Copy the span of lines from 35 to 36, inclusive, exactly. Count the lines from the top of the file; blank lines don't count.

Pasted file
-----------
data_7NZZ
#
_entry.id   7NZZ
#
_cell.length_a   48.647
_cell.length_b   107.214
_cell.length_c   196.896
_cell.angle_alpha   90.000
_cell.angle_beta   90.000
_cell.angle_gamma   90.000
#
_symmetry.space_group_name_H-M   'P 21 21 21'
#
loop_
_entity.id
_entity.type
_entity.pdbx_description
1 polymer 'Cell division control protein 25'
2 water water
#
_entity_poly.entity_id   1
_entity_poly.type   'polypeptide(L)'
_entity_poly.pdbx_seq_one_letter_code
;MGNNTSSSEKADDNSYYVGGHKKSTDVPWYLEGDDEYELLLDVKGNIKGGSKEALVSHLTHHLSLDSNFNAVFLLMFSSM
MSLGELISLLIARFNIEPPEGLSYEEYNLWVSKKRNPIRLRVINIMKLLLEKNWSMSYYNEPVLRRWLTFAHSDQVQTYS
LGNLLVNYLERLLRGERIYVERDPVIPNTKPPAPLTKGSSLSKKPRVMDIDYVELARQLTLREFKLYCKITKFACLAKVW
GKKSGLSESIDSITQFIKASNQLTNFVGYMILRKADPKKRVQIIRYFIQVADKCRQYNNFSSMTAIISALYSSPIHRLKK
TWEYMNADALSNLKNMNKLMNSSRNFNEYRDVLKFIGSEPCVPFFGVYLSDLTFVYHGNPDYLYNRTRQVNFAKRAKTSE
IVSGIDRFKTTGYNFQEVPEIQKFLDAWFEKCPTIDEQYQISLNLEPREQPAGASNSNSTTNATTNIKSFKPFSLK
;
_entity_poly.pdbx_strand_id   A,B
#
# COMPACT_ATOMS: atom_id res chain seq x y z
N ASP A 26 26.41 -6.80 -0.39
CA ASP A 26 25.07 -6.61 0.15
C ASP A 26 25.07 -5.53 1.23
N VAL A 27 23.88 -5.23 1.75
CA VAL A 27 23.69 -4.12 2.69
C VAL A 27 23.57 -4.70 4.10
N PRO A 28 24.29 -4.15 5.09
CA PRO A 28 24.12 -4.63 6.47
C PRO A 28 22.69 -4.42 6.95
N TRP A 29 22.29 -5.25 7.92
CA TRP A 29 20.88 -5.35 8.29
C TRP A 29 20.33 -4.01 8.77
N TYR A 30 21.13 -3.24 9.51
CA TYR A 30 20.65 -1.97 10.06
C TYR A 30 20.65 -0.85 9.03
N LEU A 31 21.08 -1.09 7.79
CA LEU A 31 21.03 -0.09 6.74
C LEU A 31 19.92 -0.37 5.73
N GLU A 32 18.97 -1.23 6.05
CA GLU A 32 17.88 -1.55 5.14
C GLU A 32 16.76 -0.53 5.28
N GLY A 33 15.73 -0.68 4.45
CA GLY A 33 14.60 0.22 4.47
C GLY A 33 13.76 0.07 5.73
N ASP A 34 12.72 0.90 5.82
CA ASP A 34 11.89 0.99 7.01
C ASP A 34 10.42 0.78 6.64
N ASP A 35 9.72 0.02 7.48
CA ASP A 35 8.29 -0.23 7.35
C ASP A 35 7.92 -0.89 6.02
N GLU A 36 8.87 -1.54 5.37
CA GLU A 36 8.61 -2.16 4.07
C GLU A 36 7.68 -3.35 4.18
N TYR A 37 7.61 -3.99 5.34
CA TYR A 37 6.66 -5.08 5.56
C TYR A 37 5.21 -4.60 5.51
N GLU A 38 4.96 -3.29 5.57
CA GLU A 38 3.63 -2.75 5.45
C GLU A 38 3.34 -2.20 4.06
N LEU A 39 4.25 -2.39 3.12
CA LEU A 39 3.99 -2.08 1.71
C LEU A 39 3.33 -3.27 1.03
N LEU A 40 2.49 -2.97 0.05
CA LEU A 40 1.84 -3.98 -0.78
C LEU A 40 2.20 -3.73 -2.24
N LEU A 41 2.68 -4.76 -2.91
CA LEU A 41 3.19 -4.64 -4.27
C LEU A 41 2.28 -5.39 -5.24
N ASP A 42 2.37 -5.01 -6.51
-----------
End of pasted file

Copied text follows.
CA ASP A 26 25.07 -6.61 0.15
C ASP A 26 25.07 -5.53 1.23